Study Guide

Inkheart Memory and the Past

By Cornelia Funke

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Memory and the Past

Dustfinger? What kind of a name was that? Meggie couldn't remember ever hearing it before, yet it sounded familiar, like a distant memory that wouldn't take shape properly. (1.25)

Maybe Meggie's memory of her early childhood isn't as blacked out as everyone assumes it is. Sure she doesn't remember her mom very well, and she doesn't remember the traumatic events that shaped her childhood when she was three, but some memories seem to be floating in her brain, waiting for her to trigger them.

The light from the hallway fell on her bed, mingling with the darkness of the night that seeped in through the window, and Meggie lay there waiting for the dark to disappear and take her fear of some evil menace away with it. Only later did she understand that evil had not appeared for the first time that night. It had just slunk back in again. (1.80)

Since Meggie doesn't remember the whole thing with her mom disappearing into Inkheart and characters coming out of it, she doesn't know at first that Dustfinger's appearance is not a totally new, random event. But later she realizes that it's part of a pattern that's been repeated in the past, and it's linked with very bad things to come.

"Sometimes it's a good thing we don't remember things half as well as books do. But for them we probably wouldn't know anything for very long. It would all be forgotten: the Trojan War, Columbus, Marco Polo, Shakespeare, all the amazing kings and gods of the past…" (5.8)

It's true, as Elinor points out, that books have long memories, much longer than people (because, when taken care of, books also live longer than people). And that can be both a good thing and a bad thing. Sometimes when something bad happens (like Meggie's mom disappearing, which Meggie hardly remembers) it can be good to have time erase it from your memory. But on the other hand, can you imagine what it'd be like to not have any of Shakespeare's plays?

How desperate the child looked—and lost. Elinor remembered the feeling. There was nothing worse. (8.1)

For all that Elinor and Meggie don't really get along at first, Elinor is strangely sympathetic. Then we learn a bit more about Elinor's past, like how her father neglected her and her siblings because he was totally obsessed with his books—so Elinor understands what it's like to feel lost and alone, abandoned even. Her memories provide her with plenty of material on that front.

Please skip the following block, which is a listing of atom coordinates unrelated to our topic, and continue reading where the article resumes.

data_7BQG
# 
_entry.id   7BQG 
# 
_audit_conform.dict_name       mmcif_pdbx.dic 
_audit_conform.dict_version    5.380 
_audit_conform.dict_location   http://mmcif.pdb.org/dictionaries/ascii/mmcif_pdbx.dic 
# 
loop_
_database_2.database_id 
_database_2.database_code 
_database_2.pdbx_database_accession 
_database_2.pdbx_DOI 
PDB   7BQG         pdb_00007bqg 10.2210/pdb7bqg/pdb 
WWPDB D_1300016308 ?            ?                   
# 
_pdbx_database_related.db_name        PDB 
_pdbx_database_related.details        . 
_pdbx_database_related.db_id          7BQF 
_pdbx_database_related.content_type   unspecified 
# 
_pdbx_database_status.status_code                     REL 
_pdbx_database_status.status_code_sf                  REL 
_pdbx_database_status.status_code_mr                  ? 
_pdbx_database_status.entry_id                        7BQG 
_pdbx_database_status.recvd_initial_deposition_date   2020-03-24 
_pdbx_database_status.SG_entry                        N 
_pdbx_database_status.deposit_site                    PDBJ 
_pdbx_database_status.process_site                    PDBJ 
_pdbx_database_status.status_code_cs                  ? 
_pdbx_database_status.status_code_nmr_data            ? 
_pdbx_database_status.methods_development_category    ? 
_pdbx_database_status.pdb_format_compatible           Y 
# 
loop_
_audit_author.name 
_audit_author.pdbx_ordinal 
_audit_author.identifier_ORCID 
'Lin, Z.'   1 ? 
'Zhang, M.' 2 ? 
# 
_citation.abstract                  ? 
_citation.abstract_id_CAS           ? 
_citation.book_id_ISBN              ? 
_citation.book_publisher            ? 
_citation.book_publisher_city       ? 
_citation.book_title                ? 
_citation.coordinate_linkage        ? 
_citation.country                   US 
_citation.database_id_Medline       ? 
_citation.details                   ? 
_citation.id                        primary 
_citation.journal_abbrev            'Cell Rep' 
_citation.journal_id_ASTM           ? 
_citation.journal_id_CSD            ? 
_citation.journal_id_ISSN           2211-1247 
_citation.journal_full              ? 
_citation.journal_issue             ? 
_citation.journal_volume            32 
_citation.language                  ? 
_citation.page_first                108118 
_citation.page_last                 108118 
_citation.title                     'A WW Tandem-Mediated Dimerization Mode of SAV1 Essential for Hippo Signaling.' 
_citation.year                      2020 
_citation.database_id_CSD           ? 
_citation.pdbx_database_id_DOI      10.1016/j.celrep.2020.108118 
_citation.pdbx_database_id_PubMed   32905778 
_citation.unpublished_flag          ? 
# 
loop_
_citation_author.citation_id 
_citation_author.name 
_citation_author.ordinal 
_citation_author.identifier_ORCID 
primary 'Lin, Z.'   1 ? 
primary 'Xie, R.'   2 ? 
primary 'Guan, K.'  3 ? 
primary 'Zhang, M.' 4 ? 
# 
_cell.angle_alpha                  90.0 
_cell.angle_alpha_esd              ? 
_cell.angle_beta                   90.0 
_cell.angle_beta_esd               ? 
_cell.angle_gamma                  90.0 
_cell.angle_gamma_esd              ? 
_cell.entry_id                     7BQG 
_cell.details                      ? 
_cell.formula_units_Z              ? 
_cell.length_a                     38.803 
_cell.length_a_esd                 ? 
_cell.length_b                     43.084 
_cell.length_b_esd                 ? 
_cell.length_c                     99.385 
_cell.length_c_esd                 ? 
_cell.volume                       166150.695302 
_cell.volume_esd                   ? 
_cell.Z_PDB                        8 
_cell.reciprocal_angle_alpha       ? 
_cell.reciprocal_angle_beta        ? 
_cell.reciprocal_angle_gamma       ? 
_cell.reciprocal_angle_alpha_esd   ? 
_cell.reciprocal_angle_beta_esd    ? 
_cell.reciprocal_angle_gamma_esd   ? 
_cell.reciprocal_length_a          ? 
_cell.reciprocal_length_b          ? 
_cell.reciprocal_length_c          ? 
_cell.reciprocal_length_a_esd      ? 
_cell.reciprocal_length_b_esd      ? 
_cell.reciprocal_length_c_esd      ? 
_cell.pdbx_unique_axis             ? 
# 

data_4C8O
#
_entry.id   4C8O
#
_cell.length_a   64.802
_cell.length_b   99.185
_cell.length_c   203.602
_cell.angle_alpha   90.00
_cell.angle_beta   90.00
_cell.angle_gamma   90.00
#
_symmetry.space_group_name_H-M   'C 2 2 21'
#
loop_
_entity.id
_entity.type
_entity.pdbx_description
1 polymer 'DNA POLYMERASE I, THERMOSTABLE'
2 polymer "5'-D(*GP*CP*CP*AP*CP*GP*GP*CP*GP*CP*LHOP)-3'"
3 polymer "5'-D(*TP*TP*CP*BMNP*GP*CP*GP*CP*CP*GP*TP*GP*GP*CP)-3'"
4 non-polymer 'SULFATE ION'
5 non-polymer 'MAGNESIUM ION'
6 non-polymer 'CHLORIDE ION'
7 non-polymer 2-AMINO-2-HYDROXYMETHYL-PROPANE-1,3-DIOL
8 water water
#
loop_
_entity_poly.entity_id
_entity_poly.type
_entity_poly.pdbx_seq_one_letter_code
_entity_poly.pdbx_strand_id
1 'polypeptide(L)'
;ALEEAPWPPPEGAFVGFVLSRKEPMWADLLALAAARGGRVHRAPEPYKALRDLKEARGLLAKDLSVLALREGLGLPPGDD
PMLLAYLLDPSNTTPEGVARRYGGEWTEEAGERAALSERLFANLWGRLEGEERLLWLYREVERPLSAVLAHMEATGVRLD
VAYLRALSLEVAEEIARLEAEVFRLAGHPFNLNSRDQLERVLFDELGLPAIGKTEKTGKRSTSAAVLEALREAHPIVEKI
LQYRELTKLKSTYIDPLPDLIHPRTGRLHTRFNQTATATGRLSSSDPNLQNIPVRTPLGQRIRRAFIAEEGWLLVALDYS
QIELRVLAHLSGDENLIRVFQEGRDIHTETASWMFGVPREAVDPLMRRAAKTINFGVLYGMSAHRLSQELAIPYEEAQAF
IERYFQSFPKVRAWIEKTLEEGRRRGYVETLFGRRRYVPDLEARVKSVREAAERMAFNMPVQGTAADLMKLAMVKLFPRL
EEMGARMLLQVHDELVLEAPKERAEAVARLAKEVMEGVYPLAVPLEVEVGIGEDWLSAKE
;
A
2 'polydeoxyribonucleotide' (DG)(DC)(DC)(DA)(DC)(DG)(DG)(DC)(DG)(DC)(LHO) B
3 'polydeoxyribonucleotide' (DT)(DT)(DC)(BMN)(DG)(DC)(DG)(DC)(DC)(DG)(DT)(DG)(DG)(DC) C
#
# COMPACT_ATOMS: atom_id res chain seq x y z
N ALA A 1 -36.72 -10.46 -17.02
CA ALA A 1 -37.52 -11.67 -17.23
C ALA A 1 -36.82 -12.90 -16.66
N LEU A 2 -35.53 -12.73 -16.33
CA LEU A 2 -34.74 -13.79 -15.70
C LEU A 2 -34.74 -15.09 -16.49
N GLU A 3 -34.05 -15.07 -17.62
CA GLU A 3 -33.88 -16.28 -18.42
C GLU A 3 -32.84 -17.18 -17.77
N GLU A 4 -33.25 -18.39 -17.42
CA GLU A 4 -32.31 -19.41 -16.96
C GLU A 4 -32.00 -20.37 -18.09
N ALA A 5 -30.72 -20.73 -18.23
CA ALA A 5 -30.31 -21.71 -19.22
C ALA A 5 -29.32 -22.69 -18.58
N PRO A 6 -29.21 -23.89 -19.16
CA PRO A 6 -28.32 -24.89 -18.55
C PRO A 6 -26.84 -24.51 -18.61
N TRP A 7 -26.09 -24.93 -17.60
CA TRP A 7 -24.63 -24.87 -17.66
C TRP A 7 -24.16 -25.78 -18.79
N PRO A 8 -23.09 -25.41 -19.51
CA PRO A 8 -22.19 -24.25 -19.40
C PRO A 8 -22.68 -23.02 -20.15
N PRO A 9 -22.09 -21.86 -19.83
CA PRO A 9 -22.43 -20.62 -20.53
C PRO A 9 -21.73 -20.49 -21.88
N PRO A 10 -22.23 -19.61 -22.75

So she hadn't run away after all. Did she like it in that other world? Did she still remember her daughter? Or were Meggie and Mo just a faded picture for her, too? Did she long to be back in her own world, just as Dustfinger did? (16.34)

Since Meggie doesn't really know her mom, she doesn't know whether her mom remembers her at all, or wants to be reunited with her. No offense, Megs, but you seem to have some abandonment issues (not that we can really blame you). It's not that she's overly attached the past like some people (ahem, Dustfinger), but instead because she doesn't know enough about the past to know her mom really did love her and didn't want to leave her.

A part of her was still in Capricorn's village, or trudging through thorns, or cowering in the ruined hovel and trembling as Basta came closer. (22.10)

And here Meggie learns the joys of traumatic experiences: no matter how much you'd like to forget them, sometimes you just can't. They burn themselves into your memory and replay, again and again, making it feel like the past is breathing into your ear.

"Tell me about her," she said quietly. "I don't mean the made-up stories you used to tell." (29.20)

Meggie learns the truth about her mother's disappearance and decides to ask about who her mother actually was, thus gaining insight into the past. Of course Meggie already had an idea about who her mom was based on all the fantastic stories Mo has told her about her mom being on a strange journey that's lasted nine years already—but a made-up past doesn't count as real… or does it?

"Capricorn… He has another name, too, of course, but even he doesn't remember it. He has called himself Capricorn since he was fifteen, after the star sign under which he was born." (34.37)

Fenoglio's insights into Capricorn's past are interesting, to say the least. Of course Capricorn has a background like most other people: mother, father, rough childhood, etc. But for Capricorn to reinvent himself so thoroughly that he doesn't even remember his birth name? Wow. That's pretty unusual. Gotta give it to Capricorn for being driven enough to reinvent his own past.

"Before you read, I want you to have a good look at my photographs… Do you see all those faces? Every one of those people made an enemy of Capricorn, and none of them was ever heard from again." (48.60-62)

Mortola has a bizarre and disturbing hobby: collecting photos of the people who get in Capricorn's way. If Capricorn doesn't have them killed, Mortola takes care of it behind the scenes. Hers is one dark and twisted way of remembering the past: memorializing all your enemies after their deaths.

The book at least would be his. It must be his. He would stroke the pages, and if he closed his eyes at the same time he would be home again. (58.5)

Dustfinger just can't seem to let go of the past. His memories of his own world motivate him to try to get his hands on the sole remaining copy of Inkheart, no matter the cost. And even if he can't be sent back, even if he's stuck in our world forever, simply touching the book that contains his old life in it will apparently be enough for him.

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